Lawsuit accuses Wendy’s and McDonald’s of misleading burger size in ads

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Ever been disappointed by the way your fast-food order looks compared to the product image used in advertisements? A new class-action lawsuit is taking that disappointment to federal court.

The complaint, filed in the U.S. District Court for the Eastern District of New York, alleges that McDonald’s and Wendy’s are falsely advertising the size of their beef patties and the amount of toppings they include on their burgers.

Wendy’s advertises its burgers as large burgers compared to competitors and containing thick and juicy beef patties stuffed with toppings to make it appear that the burgers are substantially larger in size than the actual burger served to customers,” the lawsuit states.

The lawsuit uses Wendy’s Bourbon Bacon Cheeseburger as an example, alleging that the fast-food chain exaggerates how many toppings are added to the burger and “materially overstates the thickness of the beef patty contained therein.”

AP Photo/Tony Gutierrez

The lawsuit goes on to say that the “beef patties that Wendy’s uses for its advertisements are not fully cooked to make it appear that they are approximately 15-20% larger than the beef patties that are actually served to customers.”

In reality, the meat shrinks around 25% when cooked, and according to the lawsuit, a food stylist for Wendy’s admitted that she uses undercooked patties and overstates the amount of toppings in burger advertisements.

Recently, some food reviewers have been using their platforms to call out Wendy’s for the meager size of their food, and the plaintiffs cite quite a few of their social media posts as examples. YouTube reviewer Natalino Reviews is included as just one example in the lawsuit for their review of the Bourbon Bacon Cheeseburger, which they say does not look like the photo.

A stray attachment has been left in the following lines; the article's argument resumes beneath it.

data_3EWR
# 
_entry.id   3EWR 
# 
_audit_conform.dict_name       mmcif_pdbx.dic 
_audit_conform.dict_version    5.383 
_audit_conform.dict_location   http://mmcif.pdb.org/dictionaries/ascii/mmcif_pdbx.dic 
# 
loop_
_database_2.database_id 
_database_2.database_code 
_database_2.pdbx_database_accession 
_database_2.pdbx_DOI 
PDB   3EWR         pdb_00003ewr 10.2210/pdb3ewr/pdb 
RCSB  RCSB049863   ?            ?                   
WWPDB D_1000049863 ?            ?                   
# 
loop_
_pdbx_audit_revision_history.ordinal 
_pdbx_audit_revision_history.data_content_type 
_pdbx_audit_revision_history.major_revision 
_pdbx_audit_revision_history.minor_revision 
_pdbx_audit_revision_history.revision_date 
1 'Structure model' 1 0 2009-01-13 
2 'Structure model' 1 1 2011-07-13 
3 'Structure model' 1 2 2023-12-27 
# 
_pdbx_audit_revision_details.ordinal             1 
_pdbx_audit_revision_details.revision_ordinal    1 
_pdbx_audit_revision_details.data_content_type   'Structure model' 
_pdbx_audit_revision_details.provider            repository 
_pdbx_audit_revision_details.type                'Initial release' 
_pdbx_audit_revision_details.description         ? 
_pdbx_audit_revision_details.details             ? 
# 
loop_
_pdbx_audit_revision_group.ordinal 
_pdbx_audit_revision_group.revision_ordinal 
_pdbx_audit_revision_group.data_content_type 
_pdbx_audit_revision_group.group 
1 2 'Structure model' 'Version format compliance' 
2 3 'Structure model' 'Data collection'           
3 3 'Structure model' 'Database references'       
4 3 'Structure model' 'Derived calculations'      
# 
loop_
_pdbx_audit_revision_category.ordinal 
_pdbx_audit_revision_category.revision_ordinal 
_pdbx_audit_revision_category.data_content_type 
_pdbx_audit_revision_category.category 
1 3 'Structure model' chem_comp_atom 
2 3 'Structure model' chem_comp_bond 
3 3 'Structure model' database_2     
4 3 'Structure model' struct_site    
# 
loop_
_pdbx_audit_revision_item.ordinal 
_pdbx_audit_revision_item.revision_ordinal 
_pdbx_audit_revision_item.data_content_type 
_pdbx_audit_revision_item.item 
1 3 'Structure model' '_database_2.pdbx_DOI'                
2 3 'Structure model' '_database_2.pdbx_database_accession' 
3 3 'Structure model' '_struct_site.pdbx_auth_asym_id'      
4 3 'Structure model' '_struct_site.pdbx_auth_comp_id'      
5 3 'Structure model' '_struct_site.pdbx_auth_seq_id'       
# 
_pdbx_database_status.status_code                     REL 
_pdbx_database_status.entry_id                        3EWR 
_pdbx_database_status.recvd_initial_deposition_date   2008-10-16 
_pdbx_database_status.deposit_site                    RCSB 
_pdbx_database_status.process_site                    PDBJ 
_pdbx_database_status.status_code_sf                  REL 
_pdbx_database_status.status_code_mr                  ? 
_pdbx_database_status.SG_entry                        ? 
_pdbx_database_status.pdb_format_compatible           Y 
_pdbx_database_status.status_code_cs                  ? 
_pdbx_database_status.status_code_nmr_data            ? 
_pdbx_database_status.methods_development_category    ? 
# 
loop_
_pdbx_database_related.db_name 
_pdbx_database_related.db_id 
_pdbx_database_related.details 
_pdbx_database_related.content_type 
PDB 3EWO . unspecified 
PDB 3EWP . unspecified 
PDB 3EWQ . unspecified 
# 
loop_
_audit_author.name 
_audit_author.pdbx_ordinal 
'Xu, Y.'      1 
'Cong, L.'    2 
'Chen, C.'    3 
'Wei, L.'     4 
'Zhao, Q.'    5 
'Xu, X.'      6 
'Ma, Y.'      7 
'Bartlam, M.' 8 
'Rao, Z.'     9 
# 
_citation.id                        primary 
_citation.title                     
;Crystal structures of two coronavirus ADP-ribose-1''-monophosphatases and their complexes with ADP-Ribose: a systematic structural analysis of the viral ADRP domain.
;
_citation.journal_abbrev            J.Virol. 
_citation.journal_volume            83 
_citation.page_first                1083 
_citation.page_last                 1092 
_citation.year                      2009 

Other examples include Twitter posts from customers who are underwhelmed with their orders, like this tweet that shows a side-by-side comparison of what the Bourbon Burger is supposed to look like, according to the online menu, and how it actually looks.

Another Wendy’s customer shared a photo on Twitter of the small sandwich they received when they ordered a Junior Bacon Cheeseburger, writing, “What you see is the entire sandwich.”

The lawsuit alleges that McDonald’s uses the same deceptive advertising for nearly all menu items, including the Big Mac, Quarter Pounder and McDouble.

The Washington Post reports that the same law firms involved in this case also filed suit against Burger King with similar allegations in March.

Right now, the lawsuit has a single plaintiff — Justin Chimienti, of New York — who is asking for monetary damages for all Wendy’s and McDonald’s customers who were fooled into purchasing mediocre meals, and he is demanding that fast-food chains change or discontinue overstated advertising.

About the Author

Kaitlin Gates

Kaitlin is a freelance multimedia journalist with a background in newspaper and broadcasting. She has a degree in journalism and psychology, enjoys writing, editing, animals, music and movies/TV. When she's not writing, you can usually find her on her yoga mat, whipping up a new vegetarian dish or at a wine tasting with friends. You can email her at kaitlingateswrites@gmail.com or find her on Facebook at Facebook.com/KaitlinGatesWrites. Learn More.